Remember that time your Internet crashed because someone with a grudge decided to send thousands of packets at your connection every second? Many public figures and companies do.
Distributed Denial of Service (DDoS) attacks are common in the Internet world. And unfortunately, it’s easy to purchase a botnet subscription—a network of malicious computers that are infected and controlled by one single user—to flood someone else’s connection.
Obtaining an IP address should be difficult, yet for the past few years users of Skype have been vulnerable—a user’s IP can be fetched just with his or her Skype name. According to the company, its newest update solves this issue, hiding users’ IP addresses by default without extra precautions.
“Starting with this update to Skype and moving forward, your IP address will be kept hidden from Skype users,” Skype said in a blog post on Thursday. “This measure will help prevent individuals from obtaining a Skype ID and resolving to an IP address.”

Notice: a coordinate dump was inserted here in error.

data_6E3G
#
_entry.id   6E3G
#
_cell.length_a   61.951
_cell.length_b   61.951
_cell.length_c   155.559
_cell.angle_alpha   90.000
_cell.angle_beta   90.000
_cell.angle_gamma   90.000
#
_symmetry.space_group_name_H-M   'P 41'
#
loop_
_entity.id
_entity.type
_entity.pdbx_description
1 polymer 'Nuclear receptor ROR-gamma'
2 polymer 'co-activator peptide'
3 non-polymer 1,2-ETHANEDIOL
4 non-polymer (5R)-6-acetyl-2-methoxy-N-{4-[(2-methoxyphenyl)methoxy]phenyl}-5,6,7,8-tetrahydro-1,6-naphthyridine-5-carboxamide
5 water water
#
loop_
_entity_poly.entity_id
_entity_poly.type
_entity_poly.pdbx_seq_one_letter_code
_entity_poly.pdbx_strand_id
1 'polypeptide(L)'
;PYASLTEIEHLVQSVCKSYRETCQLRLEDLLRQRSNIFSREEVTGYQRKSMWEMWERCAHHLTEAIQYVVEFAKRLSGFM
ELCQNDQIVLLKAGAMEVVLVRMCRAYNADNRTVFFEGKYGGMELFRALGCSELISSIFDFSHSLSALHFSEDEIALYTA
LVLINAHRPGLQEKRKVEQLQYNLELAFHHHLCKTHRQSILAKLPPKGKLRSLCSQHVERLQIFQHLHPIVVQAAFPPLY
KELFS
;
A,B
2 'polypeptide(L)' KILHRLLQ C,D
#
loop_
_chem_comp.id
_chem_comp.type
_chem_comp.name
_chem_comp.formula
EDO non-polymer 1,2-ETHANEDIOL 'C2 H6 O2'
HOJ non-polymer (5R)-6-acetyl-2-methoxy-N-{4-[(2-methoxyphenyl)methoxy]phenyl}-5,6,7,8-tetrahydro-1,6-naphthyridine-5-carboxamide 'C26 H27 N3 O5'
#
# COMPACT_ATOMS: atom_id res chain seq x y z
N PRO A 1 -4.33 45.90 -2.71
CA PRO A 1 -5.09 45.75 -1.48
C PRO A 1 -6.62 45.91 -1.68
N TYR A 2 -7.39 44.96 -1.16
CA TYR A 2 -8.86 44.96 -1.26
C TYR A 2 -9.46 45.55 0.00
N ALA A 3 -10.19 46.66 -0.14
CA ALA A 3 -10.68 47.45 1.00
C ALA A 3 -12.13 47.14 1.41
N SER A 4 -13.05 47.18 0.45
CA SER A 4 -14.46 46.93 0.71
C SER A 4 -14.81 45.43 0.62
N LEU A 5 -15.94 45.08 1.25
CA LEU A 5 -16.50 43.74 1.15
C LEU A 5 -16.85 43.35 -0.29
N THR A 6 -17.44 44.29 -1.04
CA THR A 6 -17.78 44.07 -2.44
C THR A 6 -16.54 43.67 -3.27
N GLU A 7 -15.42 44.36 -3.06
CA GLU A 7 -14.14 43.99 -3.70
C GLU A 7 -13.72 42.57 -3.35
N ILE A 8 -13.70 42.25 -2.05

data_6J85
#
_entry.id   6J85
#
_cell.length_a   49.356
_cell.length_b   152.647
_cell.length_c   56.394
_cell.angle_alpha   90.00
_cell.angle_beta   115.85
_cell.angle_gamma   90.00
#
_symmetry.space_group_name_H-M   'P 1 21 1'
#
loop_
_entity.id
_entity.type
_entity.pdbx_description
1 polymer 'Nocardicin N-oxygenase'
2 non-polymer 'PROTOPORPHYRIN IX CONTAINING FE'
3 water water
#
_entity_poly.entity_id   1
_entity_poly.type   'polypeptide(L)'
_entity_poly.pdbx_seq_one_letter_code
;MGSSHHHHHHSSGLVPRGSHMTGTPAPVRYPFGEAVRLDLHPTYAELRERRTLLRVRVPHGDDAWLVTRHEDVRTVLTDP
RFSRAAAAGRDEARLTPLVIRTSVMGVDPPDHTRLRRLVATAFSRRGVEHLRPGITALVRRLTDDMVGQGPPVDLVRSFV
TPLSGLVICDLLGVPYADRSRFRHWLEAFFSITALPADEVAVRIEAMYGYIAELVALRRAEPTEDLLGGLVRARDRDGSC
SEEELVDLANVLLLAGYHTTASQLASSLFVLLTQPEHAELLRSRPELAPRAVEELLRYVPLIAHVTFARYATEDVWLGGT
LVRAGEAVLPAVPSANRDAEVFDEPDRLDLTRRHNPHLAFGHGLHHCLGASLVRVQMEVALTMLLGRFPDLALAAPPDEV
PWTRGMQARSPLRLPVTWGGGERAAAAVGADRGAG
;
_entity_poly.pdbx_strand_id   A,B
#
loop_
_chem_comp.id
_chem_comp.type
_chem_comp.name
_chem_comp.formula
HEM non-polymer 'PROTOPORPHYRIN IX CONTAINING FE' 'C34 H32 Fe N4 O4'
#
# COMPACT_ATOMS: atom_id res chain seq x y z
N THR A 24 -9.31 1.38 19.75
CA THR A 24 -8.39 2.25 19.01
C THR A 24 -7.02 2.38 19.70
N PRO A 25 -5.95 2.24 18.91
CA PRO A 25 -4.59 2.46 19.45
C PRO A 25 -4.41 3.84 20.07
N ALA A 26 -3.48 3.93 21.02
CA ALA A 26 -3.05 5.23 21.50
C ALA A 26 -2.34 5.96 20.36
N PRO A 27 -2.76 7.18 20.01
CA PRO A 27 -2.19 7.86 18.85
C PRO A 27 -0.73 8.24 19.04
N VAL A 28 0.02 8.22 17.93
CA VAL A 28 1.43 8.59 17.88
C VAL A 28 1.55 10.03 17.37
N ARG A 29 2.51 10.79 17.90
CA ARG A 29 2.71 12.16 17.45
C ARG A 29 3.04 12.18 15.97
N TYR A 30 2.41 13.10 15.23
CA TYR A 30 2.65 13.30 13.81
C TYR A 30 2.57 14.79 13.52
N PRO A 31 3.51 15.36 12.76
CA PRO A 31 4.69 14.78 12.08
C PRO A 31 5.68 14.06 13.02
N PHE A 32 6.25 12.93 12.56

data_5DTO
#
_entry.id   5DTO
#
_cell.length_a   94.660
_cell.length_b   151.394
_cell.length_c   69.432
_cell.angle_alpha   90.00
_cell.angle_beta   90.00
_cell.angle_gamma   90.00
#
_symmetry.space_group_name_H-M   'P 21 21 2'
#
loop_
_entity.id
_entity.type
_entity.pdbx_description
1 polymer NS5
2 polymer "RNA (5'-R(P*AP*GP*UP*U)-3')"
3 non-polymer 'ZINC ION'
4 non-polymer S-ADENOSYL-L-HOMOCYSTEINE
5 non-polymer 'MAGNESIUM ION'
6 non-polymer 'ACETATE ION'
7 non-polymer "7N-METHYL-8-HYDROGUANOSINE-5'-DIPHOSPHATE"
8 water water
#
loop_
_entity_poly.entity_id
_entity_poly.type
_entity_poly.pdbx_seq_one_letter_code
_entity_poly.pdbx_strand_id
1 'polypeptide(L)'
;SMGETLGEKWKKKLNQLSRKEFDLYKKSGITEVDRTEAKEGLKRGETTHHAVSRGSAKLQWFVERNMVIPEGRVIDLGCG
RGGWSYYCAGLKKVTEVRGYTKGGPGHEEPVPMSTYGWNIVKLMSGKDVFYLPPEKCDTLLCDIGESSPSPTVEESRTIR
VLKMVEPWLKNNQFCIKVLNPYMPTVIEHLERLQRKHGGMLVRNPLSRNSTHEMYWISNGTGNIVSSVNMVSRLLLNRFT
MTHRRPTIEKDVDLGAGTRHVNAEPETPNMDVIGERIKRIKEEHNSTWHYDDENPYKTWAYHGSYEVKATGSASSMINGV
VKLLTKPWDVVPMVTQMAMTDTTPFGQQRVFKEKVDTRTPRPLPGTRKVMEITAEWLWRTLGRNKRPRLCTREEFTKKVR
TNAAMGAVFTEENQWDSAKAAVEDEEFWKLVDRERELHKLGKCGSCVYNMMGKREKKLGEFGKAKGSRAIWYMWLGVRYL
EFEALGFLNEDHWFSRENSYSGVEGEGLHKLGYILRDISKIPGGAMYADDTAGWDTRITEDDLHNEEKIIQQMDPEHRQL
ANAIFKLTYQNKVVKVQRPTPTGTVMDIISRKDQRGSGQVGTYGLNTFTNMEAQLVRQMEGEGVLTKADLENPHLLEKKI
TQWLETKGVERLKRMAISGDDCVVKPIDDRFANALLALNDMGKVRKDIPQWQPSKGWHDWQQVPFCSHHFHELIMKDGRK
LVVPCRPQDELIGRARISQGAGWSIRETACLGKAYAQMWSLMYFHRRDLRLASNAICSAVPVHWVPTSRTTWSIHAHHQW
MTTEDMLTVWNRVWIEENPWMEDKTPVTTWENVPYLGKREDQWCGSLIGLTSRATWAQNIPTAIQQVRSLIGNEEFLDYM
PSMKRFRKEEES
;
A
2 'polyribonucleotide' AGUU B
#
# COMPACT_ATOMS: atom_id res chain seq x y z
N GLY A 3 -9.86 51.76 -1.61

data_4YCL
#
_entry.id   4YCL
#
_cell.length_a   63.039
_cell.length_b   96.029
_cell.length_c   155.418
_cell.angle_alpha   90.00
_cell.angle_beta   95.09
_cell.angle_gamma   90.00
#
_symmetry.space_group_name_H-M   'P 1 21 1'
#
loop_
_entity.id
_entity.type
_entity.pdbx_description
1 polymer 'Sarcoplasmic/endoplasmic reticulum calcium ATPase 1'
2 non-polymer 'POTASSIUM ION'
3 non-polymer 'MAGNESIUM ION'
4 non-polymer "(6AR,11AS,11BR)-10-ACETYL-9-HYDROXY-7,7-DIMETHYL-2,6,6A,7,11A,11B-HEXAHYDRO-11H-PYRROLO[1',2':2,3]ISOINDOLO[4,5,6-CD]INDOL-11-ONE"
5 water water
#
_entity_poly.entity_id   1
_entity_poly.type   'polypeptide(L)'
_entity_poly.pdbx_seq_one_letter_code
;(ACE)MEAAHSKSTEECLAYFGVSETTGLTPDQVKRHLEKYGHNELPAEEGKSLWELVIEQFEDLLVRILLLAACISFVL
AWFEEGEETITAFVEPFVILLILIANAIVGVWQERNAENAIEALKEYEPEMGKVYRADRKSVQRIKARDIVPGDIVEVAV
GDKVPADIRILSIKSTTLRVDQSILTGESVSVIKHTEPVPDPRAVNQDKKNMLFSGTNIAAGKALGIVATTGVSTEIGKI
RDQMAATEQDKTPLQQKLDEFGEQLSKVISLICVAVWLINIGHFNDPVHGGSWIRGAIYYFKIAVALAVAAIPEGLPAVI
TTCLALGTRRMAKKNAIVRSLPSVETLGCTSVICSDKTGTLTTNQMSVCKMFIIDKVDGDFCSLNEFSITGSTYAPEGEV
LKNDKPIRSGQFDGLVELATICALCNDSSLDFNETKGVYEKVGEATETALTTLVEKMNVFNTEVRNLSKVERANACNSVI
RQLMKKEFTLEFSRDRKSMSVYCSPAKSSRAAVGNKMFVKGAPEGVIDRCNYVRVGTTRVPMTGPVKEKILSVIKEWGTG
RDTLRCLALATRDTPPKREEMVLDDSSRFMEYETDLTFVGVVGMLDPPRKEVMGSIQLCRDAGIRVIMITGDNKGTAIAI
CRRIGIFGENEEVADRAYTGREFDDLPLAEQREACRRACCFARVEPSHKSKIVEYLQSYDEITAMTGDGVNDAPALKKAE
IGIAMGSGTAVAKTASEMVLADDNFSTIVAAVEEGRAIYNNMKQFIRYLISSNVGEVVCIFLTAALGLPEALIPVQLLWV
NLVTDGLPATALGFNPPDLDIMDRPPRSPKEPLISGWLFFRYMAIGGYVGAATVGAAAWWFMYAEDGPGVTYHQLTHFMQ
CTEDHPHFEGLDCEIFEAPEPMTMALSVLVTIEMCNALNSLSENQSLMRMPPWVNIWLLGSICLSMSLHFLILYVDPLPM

The prior solution to the problem was running an entire connection through a virtual private network (VPN) or virtual private server (VPS). This would lower the connection speed due to external routing, but it would hide the user’s location from tracers and IP address from resolvers. But most VPN or VPS softwares or servers usually cost a monthly or yearly fee.
This feature should please many gamers and streamers. IP tracing has resulted in not only angry viewers taking down Twitch streams and competitive games, but also swatting—calling the local police with a distress call—from IP traces by address.
With the move, Skype resolves its part in a long-standing problem.
Photo via Torkild Retvedt/Flickr (CC BY SA 2.0) | Remix by Jacob Wolf